She is a Chicago-based freelance writer/photographer balancing her passions with her 9-to-5 as an assistant and studies at DePaul University.

Here is the very first introductory post to Peas Love Carrots from October 2009...

I've put this off long enough.  The "introduction" post.  I have recipes and pictures and a whole head full of what I hope are super cool things to fill a blog with...and it's all piling up behind the task of this very necessary first post.  For so long I've wanted to show you how incredibly freeing and fun the kitchen can be.  Thru my eyes.  Share the fretted-over recipes I've squirreled away into an obese file (ok, it's a Mac desktop file, but it can still be fat).  The neat restaurant and odd food fact articles.  Kitchen know-how I picked up from a truly quirky Greek-American cooking heritage. Kitchen disasters and proud fearless moments...and yet I still couldn't seem to get this started and had begun to come up with all kinds of excuses: 
  1. My head hurts.
  2. I'm not in a "writing" mood.
  3. I was attacked by man in a Subway sandwich costume and am now temporarily food-traumatized.  
Ok, so that last one wasn't something that has actually happened to me, but I imagine it could have once as I stood waiting for an express bus in the South Loop and had a man so fed up with people not taking his coupon leaflets that he lost it and started screaming in people's faces "WHAT WILL IT TAKE FOR YOU TO LOOK AT ME???  I'M GIVING AWAY FREE FOOD FOR CHRIST'S SAKE!!!"  I could sort of see his point but still...I have never stopped imagining what would've happened had he started flailing those oversized Mickey Mouse-style mitts at everyone.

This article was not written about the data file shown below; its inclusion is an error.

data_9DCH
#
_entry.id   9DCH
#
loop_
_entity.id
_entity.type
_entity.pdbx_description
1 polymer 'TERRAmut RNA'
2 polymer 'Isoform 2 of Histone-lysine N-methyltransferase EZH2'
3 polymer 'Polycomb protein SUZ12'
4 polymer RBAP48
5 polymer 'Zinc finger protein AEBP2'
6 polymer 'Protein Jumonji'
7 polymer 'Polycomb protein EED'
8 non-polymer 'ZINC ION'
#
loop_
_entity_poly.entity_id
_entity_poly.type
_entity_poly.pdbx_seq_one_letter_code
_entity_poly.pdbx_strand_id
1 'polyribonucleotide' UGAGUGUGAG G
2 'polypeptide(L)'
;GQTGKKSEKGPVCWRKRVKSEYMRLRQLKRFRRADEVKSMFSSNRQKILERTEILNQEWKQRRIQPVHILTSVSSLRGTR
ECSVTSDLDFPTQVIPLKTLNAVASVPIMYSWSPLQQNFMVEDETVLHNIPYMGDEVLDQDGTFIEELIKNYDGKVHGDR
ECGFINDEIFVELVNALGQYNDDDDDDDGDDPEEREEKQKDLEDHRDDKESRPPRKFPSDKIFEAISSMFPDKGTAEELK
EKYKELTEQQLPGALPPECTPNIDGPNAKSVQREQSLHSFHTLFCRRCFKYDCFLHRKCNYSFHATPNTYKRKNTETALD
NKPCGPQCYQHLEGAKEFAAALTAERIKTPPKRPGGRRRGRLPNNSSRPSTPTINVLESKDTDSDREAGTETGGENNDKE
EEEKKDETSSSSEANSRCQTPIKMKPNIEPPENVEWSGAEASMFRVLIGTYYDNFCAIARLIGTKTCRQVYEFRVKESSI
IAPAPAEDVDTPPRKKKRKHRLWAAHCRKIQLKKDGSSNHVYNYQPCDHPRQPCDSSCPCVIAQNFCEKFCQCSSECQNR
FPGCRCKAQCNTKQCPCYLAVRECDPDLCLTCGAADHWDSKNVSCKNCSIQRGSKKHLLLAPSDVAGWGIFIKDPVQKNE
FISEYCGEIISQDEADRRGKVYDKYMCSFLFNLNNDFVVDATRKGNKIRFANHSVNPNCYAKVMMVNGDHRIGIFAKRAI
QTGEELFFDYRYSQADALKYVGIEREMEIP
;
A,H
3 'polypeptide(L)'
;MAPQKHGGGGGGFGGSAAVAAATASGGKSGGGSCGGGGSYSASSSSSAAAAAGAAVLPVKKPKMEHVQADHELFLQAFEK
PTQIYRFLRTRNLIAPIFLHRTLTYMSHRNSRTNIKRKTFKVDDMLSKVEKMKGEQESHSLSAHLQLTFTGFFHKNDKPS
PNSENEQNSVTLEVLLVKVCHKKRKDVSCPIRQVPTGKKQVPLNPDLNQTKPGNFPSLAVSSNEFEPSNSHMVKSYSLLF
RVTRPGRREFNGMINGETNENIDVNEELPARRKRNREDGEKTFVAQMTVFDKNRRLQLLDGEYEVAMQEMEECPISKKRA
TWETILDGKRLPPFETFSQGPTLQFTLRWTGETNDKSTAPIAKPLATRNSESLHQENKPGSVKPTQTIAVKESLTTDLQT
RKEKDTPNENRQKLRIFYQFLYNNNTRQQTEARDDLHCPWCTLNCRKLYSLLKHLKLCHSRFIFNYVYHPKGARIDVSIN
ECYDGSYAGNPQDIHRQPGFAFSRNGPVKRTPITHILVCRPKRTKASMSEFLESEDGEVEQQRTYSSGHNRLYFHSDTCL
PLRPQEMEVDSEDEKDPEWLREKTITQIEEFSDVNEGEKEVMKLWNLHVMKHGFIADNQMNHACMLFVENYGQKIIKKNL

With all these excuses popping up day after day, I had to start to ask myself why I was so incredibly hesitant to write this first little piece.  It can't be shyness, can it?  There have been more times than I can count that people have come up to me and said "Mathea!  I remember the first time I met you - you were asking homeless people on the street to join us for breakfast/stealing restaurant silverware to give as gifts to the people you were dining with/wearing a bikini over your clothes at a bar and trying to get people to dance with you (no one would, oddly).  Though I'm often surprised at myself when I hear these things mentioned out of context, the theme is clear: I'm not afraid to make a fool of myself if it means keeping people entertained.  And if I can do it in person, doing it here on the faceless internet should not be an issue.